Somehow in my 27 years on this earth and nearly 400 horror movies seen, I managed to avoid Killer Klowns from Outer Space. Even with all the garbage I have willingly and enthusiastically watched and reviewed for my followers on this blog, I was always put off by the title. I thought to myself, “There is no way a movie like that can be worth watching.” However, by the end of it, I was thinking nearly the opposite: “How can anyone not like this movie?”
While most horror movies require a suspension of disbelief (ranging from minimal to fantastical), in order to enjoy Killer Klowns, you have to remove yourself from any type of reality you’re clinging too. You cannot sit there with a stick up your ass groaning and hollering at every unbelievable thing that occurs. Instead, you have to do something which is normally very difficult for me, and that is let it go. Let it go and enjoy yourself.
Killer Klowns managed to create its own universe. There is a typical small town from the late 1980’s. Teenagers are doing what teenagers do late at night. The opening scenes feature a lover’s lane where couple escape to. It is at this time that a comet of some kind crash-lands on earth. It ends up being a flying saucer…in the shape of a circus tent. The aliens on board are not little green men, though, but instead gigantic clowns. They have guns that zap you and put you in a cotton candy cocoon. This cotton candy is pink from the blood it drains from you. Others are zapped and kept alive in colorful balloons. They throw pies in your face, but the pies are full of acid which dissolves you. There are also popcorn guns, but the popcorn is anything but ordinary. Instead, the kernels are actually eggs from which more tiny little aliens hatch.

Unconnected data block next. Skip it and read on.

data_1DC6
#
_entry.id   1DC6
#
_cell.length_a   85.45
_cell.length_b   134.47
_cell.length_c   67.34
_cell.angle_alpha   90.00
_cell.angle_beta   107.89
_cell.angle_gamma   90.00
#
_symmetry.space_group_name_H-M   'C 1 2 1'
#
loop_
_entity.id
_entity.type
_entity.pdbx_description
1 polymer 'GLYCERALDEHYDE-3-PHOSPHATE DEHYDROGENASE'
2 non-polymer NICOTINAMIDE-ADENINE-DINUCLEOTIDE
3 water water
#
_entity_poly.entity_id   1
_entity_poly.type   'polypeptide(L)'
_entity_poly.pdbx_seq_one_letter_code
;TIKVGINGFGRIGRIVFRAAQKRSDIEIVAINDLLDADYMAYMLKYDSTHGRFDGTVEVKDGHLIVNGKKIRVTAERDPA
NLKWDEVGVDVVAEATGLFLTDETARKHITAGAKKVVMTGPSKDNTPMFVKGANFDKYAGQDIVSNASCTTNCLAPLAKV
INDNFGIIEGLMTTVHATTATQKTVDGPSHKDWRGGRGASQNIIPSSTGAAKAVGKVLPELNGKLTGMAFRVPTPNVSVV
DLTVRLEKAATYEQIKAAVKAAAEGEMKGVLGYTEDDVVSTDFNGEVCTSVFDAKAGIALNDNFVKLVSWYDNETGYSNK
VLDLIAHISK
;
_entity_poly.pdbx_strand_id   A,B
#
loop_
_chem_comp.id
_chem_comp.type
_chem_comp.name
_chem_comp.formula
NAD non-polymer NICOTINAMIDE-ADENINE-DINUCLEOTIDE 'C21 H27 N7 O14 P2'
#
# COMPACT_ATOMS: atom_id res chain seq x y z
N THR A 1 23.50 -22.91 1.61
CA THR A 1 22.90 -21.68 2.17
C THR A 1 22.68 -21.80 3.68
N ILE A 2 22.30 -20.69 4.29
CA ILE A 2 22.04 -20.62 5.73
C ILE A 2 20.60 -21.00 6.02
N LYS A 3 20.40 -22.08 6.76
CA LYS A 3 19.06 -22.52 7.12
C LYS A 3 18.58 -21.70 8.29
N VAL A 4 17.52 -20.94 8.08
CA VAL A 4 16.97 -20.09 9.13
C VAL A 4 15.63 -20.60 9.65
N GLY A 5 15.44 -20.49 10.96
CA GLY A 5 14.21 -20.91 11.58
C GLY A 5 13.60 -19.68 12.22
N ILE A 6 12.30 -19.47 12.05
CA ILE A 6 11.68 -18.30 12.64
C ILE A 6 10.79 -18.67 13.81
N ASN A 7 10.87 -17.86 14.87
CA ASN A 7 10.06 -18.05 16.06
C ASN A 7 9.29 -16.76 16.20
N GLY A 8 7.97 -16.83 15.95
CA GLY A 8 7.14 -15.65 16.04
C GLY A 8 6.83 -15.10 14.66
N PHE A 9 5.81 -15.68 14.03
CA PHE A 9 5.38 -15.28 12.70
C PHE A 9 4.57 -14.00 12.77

The clowns are everywhere, killing everyone in their wake with a smile. The star couple of the movie (Grant Cramer and Suzanne Snyder) stumbles upon this and reports it to the police. The officers are led by a crotchety and grouchy old copper played by John Vernon, perhaps the biggest name in the cast next to Royal Dano who plays a bit part as an old farmer. The police (also including John Allen Nelson), of course, do not believe the couple. But when they go exploring and phones start ringing off the hook with accounts of killer clowns roaming the streets, they need to call in help via the state police.
The death scenes that occur in the rest of the movie range are both bizarre and humorous—most will make you laugh. The violence is at a borderline cartoonish level. The clowns are more on the evil side but are not too scary. They are actually quite funny in their noises and mannerisms. The makeup and costuming job done on them was outstanding. Despite obvious masks, the eyes blink and the mouths open to reveal realistic-looking tongues and teeth. I managed to watch this in HD on Hulu and between the costumes and sets, the colors pop quite brilliantly. It is a feast for the eyes—I rarely say that for a horror movie.
The budget for Killer Klowns was somewhere around $2 million. This is higher than most films done in this vein, but still pretty small for what was achieved. This does not have your typical low-budget schlock feel. Instead, you are watching an actual production which never takes itself too seriously. This is horror-comedy at its finest, with enough nods to 50’s and 60’s sci-fi flicks that it could count as an homage or parody. When I started watching this movie, I never thought I would give it a favorable score, but here I am about to award Killer Klowns from Outer Space a 7 out of 10 stars. This campy, cult-classic fun should be a must-watch on everyone’s Halloween movie list. This is not a good bad movie. It’s just a good movie!